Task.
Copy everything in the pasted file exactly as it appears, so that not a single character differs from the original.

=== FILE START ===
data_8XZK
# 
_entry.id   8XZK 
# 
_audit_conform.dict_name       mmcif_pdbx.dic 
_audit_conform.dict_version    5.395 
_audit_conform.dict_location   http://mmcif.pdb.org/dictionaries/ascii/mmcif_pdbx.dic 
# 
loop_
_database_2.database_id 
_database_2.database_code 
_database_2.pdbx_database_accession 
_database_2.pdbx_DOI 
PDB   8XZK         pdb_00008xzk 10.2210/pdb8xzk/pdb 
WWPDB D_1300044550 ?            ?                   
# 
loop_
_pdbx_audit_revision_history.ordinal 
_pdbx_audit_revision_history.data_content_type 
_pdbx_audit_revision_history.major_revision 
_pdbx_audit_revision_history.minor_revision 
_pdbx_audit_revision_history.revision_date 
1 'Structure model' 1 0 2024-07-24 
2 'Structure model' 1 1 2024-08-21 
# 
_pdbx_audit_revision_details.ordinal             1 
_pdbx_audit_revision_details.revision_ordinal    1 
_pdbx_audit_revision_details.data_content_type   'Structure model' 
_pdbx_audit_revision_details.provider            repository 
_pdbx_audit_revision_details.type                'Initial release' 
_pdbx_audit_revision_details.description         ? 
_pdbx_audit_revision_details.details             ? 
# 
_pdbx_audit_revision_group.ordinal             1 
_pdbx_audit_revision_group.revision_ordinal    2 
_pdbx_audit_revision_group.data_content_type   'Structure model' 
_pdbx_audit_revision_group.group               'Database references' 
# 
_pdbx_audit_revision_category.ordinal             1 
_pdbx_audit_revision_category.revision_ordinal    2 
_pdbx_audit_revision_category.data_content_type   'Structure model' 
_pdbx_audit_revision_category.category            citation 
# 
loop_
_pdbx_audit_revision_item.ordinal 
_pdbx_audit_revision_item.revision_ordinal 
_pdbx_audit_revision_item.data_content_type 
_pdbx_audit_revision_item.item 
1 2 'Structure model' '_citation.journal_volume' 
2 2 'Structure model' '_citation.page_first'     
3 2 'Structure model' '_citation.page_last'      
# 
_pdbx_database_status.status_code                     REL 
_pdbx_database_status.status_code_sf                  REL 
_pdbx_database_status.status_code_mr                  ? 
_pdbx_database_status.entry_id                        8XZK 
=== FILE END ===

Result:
data_8XZK
# 
_entry.id   8XZK 
# 
_audit_conform.dict_name       mmcif_pdbx.dic 
_audit_conform.dict_version    5.395 
_audit_conform.dict_location   http://mmcif.pdb.org/dictionaries/ascii/mmcif_pdbx.dic 
# 
loop_
_database_2.database_id 
_database_2.database_code 
_database_2.pdbx_database_accession 
_database_2.pdbx_DOI 
PDB   8XZK         pdb_00008xzk 10.2210/pdb8xzk/pdb 
WWPDB D_1300044550 ?            ?                   
# 
loop_
_pdbx_audit_revision_history.ordinal 
_pdbx_audit_revision_history.data_content_type 
_pdbx_audit_revision_history.major_revision 
_pdbx_audit_revision_history.minor_revision 
_pdbx_audit_revision_history.revision_date 
1 'Structure model' 1 0 2024-07-24 
2 'Structure model' 1 1 2024-08-21 
# 
_pdbx_audit_revision_details.ordinal             1 
_pdbx_audit_revision_details.revision_ordinal    1 
_pdbx_audit_revision_details.data_content_type   'Structure model' 
_pdbx_audit_revision_details.provider            repository 
_pdbx_audit_revision_details.type                'Initial release' 
_pdbx_audit_revision_details.description         ? 
_pdbx_audit_revision_details.details             ? 
# 
_pdbx_audit_revision_group.ordinal             1 
_pdbx_audit_revision_group.revision_ordinal    2 
_pdbx_audit_revision_group.data_content_type   'Structure model' 
_pdbx_audit_revision_group.group               'Database references' 
# 
_pdbx_audit_revision_category.ordinal             1 
_pdbx_audit_revision_category.revision_ordinal    2 
_pdbx_audit_revision_category.data_content_type   'Structure model' 
_pdbx_audit_revision_category.category            citation 
# 
loop_
_pdbx_audit_revision_item.ordinal 
_pdbx_audit_revision_item.revision_ordinal 
_pdbx_audit_revision_item.data_content_type 
_pdbx_audit_revision_item.item 
1 2 'Structure model' '_citation.journal_volume' 
2 2 'Structure model' '_citation.page_first'     
3 2 'Structure model' '_citation.page_last'      
# 
_pdbx_database_status.status_code                     REL 
_pdbx_database_status.status_code_sf                  REL 
_pdbx_database_status.status_code_mr                  ? 
_pdbx_database_status.entry_id                        8XZK 